Tensions in the East are not only high on the Korean Peninsula, as India and China continue a staring contest that has manifested itself most recently as a border dispute in the Doklam area between their two nations. U.S. military activity in the South China Sea recently could also be seen as a direct affront to Chinese claims of sovereignty over the majority of the waterway, which means China is currently involved in not one, but three separate and potentially dangerous, arguably deteriorating, situations in the region.
Public statements issued by American President Donald Trump have demonstrated not only a seeming willingness to work with Chinese President Xi Jinping on reducing the threat presented by North Korea’s nuclear weapons program, but even a level of disappointment that China hasn’t been willing to do more in aiding the effort to avoid military conflict. China, for their part, has continued to call on North Korea’s denuclearization, while refusing to utilize its considerable economic and diplomatic leverage to bring about any real change. Another important facet of their strategy would seem to be undermining the U.S. strategy of military deterrence, as they continue to publicly chastise the United States and its allies for conducting military exercises in the region.
With all of this in mind, it stands to reason that China will be paying particularly close attention to the large-scale military exercises currently being conducted in the Pacific – exercises that see participation from the United States, Japan, and India.
“Malabar 2017” is the largest maritime military exercise held in the region since the United States and India launched their first joint Malabar exercise in 1992, and includes both ashore and at-sea training for military units from each nation. The U.S. Nimitz class super carrier’s namesake, the USS Nimitz, was joined on Monday by India’s lone carrier, the Vikramaditya, and Japan’s biggest warship, the helicopter carrier Izumo. These three massive vessels, along with accompanying battle groups and escort ships, are tasked with improving their ability to cooperate in a combat situation.
Indian, Japanese and U.S. maritime forces have a common understanding and knowledge of a shared working environment at sea. Each iteration of this exercise helps to advance the level of understanding between our Sailors, and we hope to be able to continue this process over time. As members of Indo-Asia-Pacific nations, our maritime forces are natural partners, and we look forward to continuing to strengthen our bonds and personal relationships.” U.S. Pacific Command explained in a press release.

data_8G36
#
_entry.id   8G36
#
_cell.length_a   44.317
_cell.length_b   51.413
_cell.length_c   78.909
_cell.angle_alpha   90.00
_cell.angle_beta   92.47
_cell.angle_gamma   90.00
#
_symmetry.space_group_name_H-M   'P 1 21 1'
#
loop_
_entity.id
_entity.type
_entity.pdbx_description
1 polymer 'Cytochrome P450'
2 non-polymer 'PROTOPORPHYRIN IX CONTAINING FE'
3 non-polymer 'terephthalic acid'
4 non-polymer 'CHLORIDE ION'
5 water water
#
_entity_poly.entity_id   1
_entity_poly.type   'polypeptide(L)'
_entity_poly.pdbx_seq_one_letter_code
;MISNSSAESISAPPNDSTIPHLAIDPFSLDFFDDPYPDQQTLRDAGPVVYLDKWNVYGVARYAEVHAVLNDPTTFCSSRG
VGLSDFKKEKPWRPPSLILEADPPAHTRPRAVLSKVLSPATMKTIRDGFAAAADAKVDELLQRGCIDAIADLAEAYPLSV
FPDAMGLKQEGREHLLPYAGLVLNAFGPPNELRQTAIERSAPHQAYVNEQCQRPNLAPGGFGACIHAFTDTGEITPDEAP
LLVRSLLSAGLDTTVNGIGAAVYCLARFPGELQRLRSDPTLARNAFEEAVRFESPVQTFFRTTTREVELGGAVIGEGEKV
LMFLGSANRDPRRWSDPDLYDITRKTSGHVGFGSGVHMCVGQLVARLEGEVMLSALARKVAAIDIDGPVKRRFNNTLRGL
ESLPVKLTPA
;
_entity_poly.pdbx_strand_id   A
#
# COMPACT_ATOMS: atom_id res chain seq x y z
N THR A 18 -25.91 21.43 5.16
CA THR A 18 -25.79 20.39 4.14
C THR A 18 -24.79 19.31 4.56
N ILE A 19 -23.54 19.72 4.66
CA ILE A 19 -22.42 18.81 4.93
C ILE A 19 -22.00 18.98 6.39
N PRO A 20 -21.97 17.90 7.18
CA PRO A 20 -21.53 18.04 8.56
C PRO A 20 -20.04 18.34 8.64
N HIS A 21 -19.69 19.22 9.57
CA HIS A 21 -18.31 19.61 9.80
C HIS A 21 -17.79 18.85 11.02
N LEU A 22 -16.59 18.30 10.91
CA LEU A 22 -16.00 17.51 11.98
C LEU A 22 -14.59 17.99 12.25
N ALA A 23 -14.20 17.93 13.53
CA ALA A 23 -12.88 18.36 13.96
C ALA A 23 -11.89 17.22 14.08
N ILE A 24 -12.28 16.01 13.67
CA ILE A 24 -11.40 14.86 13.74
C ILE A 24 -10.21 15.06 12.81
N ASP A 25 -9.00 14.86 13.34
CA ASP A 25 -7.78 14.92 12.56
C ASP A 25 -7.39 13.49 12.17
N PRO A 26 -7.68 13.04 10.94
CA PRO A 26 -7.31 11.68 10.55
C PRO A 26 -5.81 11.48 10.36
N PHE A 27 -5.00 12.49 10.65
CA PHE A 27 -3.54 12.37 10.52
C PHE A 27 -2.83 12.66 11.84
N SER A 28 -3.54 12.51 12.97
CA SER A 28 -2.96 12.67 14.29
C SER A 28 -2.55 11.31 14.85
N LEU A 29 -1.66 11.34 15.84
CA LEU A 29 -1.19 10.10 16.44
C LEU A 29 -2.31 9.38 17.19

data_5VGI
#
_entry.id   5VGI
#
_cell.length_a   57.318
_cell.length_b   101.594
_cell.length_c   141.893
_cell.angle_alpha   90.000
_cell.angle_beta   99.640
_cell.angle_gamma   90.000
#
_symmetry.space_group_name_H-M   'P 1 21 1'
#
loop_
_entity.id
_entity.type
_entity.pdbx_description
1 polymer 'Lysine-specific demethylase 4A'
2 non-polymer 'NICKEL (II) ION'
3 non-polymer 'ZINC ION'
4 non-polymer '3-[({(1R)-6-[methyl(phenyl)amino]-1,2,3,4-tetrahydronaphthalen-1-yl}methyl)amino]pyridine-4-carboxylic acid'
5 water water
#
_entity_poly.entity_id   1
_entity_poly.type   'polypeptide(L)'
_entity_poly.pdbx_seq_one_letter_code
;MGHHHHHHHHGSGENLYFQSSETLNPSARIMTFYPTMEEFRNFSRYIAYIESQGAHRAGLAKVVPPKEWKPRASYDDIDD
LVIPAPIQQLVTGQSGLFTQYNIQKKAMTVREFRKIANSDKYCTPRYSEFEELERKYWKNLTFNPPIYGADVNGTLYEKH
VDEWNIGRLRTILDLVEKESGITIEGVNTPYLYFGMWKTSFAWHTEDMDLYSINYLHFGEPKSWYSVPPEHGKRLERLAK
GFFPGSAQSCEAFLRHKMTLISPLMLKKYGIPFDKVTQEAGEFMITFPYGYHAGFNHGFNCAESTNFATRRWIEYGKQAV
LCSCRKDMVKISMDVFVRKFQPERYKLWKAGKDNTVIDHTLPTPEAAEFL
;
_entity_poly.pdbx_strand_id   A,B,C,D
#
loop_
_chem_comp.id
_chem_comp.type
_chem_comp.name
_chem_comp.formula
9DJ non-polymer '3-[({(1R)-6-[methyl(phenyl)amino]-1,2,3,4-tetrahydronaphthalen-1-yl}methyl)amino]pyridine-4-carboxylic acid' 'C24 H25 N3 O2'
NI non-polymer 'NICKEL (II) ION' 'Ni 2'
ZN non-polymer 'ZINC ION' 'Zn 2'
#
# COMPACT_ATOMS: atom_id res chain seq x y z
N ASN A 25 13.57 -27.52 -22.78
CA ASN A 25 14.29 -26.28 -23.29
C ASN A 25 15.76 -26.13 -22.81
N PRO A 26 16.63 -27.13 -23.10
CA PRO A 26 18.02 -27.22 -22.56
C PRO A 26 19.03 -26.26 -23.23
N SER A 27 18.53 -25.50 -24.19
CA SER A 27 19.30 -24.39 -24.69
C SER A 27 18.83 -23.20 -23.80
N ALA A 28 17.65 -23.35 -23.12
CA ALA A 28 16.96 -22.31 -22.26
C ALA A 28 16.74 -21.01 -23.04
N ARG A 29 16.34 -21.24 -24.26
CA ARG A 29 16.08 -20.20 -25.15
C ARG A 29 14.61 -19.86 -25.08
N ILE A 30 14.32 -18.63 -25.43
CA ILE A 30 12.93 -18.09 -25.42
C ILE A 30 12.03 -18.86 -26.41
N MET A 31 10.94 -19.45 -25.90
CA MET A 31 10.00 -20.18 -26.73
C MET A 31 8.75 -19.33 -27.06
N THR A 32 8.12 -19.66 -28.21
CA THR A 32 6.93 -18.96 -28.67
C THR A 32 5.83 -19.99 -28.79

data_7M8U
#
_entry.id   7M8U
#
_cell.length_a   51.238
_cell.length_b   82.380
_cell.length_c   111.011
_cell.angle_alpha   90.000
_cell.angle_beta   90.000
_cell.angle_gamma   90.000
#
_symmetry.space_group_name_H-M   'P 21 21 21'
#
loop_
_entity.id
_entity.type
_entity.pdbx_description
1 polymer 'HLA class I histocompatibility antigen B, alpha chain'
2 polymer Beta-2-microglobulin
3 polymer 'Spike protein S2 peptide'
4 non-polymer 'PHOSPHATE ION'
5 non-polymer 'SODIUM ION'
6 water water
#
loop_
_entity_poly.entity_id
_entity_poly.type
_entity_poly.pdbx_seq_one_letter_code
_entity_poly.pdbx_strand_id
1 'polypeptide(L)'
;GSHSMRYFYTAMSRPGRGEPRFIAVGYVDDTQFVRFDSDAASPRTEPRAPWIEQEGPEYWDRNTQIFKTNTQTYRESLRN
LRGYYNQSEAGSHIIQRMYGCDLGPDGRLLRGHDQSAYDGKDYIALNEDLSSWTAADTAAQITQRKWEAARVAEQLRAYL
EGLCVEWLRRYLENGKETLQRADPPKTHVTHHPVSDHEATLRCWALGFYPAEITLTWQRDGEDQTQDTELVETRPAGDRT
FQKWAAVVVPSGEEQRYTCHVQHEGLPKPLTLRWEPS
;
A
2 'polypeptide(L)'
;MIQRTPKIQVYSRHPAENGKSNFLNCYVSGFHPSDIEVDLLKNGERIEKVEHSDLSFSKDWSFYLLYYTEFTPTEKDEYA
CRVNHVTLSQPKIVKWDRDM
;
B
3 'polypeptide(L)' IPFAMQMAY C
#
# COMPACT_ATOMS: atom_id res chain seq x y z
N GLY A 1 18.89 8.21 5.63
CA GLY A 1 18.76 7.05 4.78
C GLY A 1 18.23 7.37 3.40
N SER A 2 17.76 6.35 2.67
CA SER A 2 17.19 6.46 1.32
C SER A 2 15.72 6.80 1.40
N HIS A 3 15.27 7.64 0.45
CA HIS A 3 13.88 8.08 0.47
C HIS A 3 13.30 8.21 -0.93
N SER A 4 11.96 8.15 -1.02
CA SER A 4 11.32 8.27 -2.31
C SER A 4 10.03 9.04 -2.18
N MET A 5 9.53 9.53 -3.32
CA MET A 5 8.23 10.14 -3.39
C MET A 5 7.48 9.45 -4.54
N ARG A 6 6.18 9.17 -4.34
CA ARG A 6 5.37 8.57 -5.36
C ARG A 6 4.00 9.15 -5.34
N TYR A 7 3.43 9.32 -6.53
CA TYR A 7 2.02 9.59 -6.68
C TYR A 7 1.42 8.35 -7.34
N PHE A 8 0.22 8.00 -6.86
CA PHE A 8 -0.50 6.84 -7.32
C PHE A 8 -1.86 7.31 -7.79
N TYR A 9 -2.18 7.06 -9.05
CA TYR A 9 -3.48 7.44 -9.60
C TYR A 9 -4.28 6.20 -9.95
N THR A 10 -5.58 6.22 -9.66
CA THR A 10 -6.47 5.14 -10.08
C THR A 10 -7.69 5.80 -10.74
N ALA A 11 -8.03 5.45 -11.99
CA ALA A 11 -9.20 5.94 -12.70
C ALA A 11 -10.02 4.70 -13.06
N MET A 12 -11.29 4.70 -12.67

PACOM does not mention China anywhere in their statement, but it seems likely that these exercises are being conducted with China set squarely in these ship’s sights. More than a dozen Chinese military vessels, including submarines, have been spotted in the Indian Ocean in the past two months alone, according to local media outlets. China even began docking submarines in Sri Lanka earlier this year, an area India has long considered to be a part of its own “backyard.”
China has also launched as many as 18 new military ships into the Pacific over the last year, including new classes of destroyer and carrier currently undergoing testing.
“Naval co-operation between India, US and Japan epitomizes the strong and resilient relationship between the three democracies,” India’s defense ministry said in a statement.
Australia also requested to take part in the large naval drills, but India declined to include them so as not to “antagonize” China any further.
Image courtesy of the Department of Defense